2394_5 158868544_9aea38When Samantha discovers the full extent of what’s happening in the house (think: drinking blood from a horned skull), the plot takes us into the depths of horror. Mixing subtle creepiness with plenty solid doses of nasty violence, the finale of the film plays out with pumping adrenaline in a sequence washed with blood. In particular, a few shots remind me of William Friedkin’s The Exorcist, almost homage-like cuts to a hooded demonic character much like how Friedkin made several subliminal cuts to the Pazuzu demon in his film.
Most of all, I found the atmosphere of the film combined with the characters pretty damn eerie. Such as the Ulman family themselves. First there’s Tom Noonan whose creepiness knows no bounds, never once calling back to his stint as The Tooth Fairy a.k.a Francis Dolarhyde in Michael Mann’s Manhunter, which is an unfair criticism of his acting I often see when he plays in horror movies; here, his character is all its own and he plays it quietly with great nuance. Then Mary Woronov does a spectacularly unsettling job with the character of Mrs. Ulman, even in the brief time she’s actually onscreen. Of course, Jocelin Donahue as Samantha is a perfect fit – she’s an ongoing yet at times quiet sort of person, but there’s a strength Donahue gives the character which is really great and adds something to the story. Throw in AJ Bowen and Greta Gerwig as interesting, smaller characters, and I’ve got to say West’s screenplay is a tight one with plenty of intrigue and none of the heavy, sagging exposition of other horror movies trying to spell every last thing out through dialogue.
hero_EB20091111REVIEWS911119997ARThis is a great film, 5 stars in my book. Ti West could’ve done a typical slasher with this, however, he opts to draw on his biggest influences from the ’70s/’80s and some of the real life yet fake claims of Satanic Ritual Abuse from decades ago, crafting a unique indie horror experience. Great and classic sensibilities show in the way West handles his directorial duties, as well as his writing. I can’t say anything else except for: watch it. Maybe you won’t dig it. But those who are into a slow burn, atmospheric type of horror, it’s full of that and it’s only a little over an hour.
Let me know what you think of the movie in the comments below, as long as you can be civil and have a proper talk!

Advertisements

The Roost: Ti West’s Zombie Bats Are Coming for You!

The Roost. 2005. Directed & Written by Ti West.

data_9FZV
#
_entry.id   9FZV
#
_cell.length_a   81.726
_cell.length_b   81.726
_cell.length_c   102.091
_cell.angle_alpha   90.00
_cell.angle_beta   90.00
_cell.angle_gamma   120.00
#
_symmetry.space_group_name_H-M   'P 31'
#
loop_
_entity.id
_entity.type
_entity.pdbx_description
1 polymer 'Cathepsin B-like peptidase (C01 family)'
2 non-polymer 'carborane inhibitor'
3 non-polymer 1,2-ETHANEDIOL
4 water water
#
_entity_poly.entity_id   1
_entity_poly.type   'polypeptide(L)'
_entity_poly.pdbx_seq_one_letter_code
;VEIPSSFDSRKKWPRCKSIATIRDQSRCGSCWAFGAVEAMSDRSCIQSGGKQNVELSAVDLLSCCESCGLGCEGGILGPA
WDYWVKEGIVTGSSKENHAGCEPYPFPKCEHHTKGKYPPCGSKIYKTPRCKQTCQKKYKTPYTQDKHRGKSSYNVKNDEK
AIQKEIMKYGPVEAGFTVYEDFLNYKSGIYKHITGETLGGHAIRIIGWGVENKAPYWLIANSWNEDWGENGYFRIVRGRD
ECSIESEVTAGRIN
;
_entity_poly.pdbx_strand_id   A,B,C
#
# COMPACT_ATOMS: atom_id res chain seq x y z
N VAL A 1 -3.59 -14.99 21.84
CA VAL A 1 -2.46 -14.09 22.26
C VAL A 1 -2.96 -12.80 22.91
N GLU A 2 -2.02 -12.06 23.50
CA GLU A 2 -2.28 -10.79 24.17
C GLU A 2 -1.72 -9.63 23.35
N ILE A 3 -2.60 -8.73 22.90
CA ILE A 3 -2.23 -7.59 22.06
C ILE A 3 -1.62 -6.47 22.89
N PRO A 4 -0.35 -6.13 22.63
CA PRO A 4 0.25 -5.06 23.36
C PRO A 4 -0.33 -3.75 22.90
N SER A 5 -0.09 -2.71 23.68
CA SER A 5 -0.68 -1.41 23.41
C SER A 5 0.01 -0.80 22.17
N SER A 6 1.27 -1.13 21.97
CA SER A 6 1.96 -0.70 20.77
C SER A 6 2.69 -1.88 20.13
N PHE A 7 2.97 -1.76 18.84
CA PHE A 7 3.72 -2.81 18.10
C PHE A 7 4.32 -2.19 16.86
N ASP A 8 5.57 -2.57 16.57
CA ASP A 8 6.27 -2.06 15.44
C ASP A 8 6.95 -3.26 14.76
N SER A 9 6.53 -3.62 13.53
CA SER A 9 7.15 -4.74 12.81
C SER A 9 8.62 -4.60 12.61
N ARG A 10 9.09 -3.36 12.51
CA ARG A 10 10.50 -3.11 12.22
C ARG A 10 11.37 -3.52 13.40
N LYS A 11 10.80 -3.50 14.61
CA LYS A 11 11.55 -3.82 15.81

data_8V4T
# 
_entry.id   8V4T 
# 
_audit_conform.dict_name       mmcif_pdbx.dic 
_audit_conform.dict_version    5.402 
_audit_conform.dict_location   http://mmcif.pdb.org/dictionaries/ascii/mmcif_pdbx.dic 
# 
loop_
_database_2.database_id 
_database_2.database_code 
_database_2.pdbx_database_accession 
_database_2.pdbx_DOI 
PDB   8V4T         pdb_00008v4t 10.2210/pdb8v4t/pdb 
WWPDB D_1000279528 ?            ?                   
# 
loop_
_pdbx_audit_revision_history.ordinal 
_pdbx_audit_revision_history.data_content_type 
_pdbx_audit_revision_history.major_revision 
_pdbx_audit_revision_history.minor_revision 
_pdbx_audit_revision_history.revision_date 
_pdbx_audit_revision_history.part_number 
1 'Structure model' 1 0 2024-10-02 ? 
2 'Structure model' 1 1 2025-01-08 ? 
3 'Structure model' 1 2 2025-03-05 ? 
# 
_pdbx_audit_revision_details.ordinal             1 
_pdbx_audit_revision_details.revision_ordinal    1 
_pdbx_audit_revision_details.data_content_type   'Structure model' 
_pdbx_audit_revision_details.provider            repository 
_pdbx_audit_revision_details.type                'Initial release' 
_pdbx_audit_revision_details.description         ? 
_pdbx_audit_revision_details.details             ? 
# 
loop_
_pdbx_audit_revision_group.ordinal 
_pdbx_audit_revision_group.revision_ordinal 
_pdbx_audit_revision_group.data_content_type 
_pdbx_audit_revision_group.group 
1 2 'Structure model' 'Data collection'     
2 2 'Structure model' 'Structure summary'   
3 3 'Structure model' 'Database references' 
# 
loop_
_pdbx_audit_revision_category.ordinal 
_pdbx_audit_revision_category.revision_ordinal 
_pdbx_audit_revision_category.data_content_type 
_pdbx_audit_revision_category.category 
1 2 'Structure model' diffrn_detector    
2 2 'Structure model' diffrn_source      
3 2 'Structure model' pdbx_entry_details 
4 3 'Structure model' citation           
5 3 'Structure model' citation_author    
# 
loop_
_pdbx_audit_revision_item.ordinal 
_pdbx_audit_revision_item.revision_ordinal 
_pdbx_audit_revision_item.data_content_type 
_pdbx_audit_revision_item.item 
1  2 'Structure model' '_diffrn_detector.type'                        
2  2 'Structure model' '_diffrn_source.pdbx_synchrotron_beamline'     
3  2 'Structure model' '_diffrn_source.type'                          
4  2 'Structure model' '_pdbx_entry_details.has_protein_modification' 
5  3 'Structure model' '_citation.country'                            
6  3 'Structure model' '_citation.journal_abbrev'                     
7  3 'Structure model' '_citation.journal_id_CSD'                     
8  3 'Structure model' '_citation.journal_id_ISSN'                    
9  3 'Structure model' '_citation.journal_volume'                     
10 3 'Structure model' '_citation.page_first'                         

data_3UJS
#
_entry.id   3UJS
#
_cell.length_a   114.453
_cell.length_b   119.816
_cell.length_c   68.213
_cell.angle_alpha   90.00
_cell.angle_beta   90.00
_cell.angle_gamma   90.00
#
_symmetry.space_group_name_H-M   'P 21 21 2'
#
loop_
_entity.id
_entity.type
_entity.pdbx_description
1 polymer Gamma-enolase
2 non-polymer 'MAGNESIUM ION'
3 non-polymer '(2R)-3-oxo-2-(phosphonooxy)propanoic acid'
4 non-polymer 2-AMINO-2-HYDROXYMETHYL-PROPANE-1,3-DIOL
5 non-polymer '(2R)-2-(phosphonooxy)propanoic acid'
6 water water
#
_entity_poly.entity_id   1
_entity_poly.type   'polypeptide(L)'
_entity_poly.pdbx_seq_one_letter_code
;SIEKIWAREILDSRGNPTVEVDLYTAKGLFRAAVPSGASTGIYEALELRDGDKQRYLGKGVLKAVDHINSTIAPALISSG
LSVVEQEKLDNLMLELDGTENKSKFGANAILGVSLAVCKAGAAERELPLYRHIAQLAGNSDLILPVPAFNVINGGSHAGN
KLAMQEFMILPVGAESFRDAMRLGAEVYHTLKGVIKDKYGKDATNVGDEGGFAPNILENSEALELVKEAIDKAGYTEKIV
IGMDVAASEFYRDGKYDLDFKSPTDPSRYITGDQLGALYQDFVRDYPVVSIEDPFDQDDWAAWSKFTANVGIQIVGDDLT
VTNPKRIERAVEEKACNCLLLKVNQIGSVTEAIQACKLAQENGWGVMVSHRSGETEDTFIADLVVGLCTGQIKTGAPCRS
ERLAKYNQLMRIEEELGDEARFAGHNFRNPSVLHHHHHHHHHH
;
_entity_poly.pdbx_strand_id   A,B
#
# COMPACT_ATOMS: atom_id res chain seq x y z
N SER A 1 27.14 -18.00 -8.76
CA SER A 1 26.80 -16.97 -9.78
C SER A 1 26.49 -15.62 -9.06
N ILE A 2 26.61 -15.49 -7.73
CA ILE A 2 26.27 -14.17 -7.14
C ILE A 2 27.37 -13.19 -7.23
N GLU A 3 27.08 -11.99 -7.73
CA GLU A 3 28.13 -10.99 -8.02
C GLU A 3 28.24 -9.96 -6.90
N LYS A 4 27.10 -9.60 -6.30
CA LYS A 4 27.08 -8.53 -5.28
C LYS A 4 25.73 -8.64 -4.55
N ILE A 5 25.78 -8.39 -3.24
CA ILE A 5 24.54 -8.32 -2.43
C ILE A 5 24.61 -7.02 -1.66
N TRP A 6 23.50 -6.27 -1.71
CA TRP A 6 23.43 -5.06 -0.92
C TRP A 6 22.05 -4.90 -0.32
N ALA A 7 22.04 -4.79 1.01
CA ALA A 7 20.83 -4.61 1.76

Starring Tom Noonan, Karl Jacob, Vanessa Horneff, Sean Reid, Wil Horneff, Barbara Wilhide, Richard Little, John Speredakos, and Larry Fessenden. Glass Eye Pix.
Unrated. 80 minutes.
Horror/Thriller

★★★★
rstsxswdwnld
In my recent review of Ti West’s The Innkeepers, I mentioned being a huge fan of him generally. So just keep that in mind. Maybe I’m biased; I still try to be a little objective when considering how others might look at the same film I’m looking at.
I don’t think this is a perfect movie, but it’s honestly one of my favourite horror feature debuts from a filmmaker in the genre. There’s a criminally low rating for this movie on IMDB – though, I personally don’t care about the ratings on any sites, let alone that one. While I spend a fair amount of time on there trying to even out the scores as best I can with my own, what I believe to be decent, ratings, I still don’t give much heed to it overall; mostly it’s a good database. You’ll see a lot of West’s films, most of them, have an underrated presence on IMDB. Because those people are sleeping, man. This guy is one of the greatest in horror today. He moves out from simple concepts, usually incorporating very personal relationships or at least characters who are relatable to an audience, then the horror takes hold. Basically, any horror writer – whether screenwriter or novelist or short story writer, et cetera – would tell you that’s part of what scares them: taking things to a personal level, the bringing on the horror. Many other horror filmmakers, particularly of the indie variety, try to do this, it’s no big secret. I believe, however, Ti West is simply better than the herd at making those types of excellent horror films.
While there’s a ton of old school sensibility in him elsewhere, I think so much of his 1970s/1980s influence comes through with The Roost simply because of the way there’s a frame narrative with the old school horror show on cable access and it leads into the real film itself. Right from then on, it feels like you’re watching an old school horror movie. That gives the movie a different style, something not entirely common these days, and within that I find it all pretty damn charming. Y’know, in that creepy horror charm sort of sense.
the-roost-movie-tom-noonan-horror-hostStarting with a late night horror t.v program on a local cable station, the host (Tom Noonan) introduces us to The Roost, the latest film playing on Cable 13.
A group of friends are on their way to see some friends get married. While heading along the road, they end up stranded. At a lonely farm out in the middle of nowhere, cornfields and the whole nine yards, the lost group end up coming face to face with what lays in the darkness of the farm’s barn.
Inside the old structure there are terrifying creatures of the night. Now, they seem to be waking up, and as night falls they’re looking for something on which to feed.